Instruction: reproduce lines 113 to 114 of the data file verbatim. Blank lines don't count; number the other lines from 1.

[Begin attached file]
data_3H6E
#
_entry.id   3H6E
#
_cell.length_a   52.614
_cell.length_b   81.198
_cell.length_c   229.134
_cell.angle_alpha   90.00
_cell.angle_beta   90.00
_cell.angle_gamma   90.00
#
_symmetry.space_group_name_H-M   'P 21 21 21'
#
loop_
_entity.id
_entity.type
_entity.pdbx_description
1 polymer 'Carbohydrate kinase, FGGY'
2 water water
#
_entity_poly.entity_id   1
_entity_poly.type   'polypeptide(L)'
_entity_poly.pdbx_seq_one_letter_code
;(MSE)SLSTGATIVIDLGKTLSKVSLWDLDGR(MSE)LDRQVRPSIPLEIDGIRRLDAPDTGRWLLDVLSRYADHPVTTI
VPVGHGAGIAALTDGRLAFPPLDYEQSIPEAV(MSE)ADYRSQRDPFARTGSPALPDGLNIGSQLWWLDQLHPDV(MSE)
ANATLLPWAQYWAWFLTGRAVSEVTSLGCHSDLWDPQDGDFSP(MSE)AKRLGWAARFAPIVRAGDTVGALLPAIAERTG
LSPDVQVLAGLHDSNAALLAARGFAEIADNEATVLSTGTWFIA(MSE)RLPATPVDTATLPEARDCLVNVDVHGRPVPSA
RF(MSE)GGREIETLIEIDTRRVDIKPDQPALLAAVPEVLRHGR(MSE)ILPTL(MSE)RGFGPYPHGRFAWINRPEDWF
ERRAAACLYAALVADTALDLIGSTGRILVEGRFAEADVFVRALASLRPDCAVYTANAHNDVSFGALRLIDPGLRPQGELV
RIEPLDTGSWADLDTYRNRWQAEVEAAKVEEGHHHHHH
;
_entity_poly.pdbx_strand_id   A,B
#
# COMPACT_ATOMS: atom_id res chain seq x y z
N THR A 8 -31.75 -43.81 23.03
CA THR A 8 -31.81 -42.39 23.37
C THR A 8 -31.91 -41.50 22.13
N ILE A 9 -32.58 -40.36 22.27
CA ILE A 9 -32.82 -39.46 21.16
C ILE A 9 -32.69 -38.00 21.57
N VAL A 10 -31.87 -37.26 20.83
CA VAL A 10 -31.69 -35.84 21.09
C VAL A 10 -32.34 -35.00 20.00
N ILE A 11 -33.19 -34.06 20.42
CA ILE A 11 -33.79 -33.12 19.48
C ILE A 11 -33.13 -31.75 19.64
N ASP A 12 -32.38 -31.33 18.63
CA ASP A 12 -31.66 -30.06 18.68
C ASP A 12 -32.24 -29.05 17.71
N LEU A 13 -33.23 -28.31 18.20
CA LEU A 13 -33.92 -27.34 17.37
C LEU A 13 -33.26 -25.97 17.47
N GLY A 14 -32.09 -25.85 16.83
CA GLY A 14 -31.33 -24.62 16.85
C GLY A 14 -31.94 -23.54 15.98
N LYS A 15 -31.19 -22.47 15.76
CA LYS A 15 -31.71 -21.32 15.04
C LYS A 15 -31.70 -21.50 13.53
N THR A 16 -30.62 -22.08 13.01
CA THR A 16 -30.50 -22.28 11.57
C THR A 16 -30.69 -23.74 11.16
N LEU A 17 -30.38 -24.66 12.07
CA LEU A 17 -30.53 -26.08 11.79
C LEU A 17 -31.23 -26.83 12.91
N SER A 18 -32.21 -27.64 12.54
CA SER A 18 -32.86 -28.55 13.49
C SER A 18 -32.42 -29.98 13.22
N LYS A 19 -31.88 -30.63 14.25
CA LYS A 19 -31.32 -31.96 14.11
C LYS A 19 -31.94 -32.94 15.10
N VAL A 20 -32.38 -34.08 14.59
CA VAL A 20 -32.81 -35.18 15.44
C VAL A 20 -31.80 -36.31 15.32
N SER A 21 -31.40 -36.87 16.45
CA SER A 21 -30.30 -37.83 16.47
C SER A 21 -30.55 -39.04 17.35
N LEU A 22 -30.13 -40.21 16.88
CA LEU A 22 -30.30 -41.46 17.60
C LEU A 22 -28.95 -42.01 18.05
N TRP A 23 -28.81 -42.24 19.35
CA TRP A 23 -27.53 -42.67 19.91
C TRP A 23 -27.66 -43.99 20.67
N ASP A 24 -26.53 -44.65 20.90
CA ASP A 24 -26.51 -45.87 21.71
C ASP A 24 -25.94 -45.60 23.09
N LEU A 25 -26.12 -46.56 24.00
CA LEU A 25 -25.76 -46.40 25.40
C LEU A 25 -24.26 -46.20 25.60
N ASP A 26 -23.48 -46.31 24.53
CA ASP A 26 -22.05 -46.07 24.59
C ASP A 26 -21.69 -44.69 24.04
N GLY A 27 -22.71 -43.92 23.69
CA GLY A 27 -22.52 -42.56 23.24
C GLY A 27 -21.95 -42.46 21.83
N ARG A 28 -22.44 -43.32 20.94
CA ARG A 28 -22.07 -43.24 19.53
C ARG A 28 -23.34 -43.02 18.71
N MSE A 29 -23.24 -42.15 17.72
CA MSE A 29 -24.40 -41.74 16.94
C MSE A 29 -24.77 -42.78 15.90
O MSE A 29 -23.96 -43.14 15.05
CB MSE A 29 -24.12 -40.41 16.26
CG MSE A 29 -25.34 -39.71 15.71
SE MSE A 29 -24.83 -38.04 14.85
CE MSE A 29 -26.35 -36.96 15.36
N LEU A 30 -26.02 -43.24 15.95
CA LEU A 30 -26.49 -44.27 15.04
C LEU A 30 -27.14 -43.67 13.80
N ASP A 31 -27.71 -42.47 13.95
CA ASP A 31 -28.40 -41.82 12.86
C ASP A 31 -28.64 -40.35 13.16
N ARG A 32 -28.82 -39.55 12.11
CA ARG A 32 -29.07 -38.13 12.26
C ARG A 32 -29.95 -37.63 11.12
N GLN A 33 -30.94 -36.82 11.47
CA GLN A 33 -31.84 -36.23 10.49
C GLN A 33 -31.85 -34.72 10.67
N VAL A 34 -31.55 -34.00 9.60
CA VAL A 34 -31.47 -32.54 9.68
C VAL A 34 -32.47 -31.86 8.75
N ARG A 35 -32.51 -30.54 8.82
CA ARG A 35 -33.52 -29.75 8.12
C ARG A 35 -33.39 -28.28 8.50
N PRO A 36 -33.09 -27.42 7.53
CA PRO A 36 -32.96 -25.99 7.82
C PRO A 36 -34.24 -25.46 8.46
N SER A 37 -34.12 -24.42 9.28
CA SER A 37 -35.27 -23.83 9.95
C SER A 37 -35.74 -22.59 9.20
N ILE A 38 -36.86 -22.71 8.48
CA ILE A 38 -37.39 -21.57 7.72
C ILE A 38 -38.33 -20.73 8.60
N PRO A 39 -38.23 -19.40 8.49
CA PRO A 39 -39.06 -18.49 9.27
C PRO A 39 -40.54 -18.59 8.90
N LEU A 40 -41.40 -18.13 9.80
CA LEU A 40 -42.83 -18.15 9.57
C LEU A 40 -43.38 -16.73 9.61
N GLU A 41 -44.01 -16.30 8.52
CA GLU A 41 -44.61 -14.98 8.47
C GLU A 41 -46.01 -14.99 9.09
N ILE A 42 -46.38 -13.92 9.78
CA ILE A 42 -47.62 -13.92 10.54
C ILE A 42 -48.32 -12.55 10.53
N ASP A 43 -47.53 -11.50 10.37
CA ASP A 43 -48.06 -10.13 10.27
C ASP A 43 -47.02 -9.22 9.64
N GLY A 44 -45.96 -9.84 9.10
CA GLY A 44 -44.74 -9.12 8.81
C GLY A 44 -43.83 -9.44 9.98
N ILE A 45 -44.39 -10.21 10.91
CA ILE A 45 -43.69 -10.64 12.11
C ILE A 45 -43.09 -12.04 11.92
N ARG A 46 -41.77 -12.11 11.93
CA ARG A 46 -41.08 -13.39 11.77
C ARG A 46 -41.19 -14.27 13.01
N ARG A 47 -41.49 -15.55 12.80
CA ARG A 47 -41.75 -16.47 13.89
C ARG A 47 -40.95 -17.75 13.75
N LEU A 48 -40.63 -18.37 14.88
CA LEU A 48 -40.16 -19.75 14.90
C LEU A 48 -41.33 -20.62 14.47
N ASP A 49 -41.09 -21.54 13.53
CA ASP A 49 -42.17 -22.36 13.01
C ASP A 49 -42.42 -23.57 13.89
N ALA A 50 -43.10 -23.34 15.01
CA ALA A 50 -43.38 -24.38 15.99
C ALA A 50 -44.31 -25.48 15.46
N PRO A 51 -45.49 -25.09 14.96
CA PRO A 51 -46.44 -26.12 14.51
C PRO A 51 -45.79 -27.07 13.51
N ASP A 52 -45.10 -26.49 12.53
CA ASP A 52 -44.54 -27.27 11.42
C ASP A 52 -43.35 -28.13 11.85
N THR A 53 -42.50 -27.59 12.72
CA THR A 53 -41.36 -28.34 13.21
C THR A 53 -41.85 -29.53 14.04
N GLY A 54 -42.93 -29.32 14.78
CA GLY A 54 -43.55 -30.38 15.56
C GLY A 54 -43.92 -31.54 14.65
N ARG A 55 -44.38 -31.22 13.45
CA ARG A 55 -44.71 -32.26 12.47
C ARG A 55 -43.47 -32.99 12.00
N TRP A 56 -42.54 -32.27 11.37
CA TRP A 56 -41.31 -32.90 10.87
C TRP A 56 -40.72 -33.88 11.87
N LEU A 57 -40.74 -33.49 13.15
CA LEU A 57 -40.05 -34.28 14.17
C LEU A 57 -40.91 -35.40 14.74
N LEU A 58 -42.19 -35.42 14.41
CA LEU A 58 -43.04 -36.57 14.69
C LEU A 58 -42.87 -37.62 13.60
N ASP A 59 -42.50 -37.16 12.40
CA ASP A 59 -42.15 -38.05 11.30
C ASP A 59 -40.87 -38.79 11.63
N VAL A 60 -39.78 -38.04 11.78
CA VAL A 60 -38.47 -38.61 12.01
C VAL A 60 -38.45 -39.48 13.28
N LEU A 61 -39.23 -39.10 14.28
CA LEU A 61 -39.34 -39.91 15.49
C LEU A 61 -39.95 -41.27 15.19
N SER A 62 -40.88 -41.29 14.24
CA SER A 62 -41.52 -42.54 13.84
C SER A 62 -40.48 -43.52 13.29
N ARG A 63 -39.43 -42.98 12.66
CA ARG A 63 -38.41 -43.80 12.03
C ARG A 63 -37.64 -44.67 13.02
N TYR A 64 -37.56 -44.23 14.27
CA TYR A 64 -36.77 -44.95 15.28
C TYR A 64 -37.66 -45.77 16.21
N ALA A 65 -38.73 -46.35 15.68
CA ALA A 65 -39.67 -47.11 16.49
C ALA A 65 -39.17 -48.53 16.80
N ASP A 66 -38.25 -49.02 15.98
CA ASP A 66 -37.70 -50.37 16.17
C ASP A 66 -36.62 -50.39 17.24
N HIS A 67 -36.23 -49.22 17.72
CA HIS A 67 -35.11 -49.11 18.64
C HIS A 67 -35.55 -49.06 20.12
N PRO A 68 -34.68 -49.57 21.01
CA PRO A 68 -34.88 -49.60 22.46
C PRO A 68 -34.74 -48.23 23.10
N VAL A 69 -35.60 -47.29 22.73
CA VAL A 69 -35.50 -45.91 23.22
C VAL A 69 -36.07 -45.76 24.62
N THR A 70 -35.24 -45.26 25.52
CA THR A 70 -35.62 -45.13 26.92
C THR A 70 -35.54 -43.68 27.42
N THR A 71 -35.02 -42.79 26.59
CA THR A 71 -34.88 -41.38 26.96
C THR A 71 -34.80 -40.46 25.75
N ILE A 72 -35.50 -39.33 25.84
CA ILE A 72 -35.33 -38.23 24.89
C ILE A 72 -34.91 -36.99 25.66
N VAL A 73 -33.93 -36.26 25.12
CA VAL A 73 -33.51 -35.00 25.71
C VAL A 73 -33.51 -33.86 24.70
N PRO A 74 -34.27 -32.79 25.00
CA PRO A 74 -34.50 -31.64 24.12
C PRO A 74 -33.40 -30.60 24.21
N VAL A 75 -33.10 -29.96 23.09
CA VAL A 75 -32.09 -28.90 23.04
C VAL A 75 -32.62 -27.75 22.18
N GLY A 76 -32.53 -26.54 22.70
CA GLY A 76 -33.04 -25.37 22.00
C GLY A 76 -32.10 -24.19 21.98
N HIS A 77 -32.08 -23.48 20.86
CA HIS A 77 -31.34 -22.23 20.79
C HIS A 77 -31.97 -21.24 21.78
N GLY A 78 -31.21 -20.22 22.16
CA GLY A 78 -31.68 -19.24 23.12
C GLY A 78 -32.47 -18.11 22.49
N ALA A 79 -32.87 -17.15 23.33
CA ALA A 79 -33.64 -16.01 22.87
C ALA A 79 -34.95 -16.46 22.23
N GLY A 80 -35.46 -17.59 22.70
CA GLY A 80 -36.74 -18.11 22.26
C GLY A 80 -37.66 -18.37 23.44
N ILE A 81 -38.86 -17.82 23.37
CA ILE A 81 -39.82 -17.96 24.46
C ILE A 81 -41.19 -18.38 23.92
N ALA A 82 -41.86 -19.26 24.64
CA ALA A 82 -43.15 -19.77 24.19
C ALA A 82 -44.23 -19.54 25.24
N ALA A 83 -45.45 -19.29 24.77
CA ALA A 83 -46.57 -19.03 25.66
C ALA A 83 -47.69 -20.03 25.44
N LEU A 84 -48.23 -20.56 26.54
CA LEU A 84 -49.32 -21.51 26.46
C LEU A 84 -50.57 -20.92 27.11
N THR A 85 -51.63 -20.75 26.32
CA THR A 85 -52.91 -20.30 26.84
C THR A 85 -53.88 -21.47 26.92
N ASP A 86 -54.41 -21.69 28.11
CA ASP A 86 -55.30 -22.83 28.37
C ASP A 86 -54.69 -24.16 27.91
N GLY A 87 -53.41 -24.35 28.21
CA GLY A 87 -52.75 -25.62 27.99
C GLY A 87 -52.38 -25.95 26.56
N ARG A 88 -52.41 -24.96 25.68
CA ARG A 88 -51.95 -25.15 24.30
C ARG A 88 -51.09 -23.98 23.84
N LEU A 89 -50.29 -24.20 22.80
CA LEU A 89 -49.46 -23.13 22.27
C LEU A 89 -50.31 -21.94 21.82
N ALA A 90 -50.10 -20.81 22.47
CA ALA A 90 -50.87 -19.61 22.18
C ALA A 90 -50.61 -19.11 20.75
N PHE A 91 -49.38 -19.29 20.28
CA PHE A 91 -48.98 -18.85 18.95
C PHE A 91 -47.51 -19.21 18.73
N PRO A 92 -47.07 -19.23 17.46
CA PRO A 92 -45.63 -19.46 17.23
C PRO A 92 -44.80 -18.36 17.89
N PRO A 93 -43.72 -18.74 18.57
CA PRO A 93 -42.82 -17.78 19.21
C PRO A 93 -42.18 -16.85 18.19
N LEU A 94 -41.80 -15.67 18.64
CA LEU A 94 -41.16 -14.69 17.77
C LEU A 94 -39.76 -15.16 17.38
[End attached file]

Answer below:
CA ARG A 32 -29.07 -38.13 12.26
C ARG A 32 -29.95 -37.63 11.12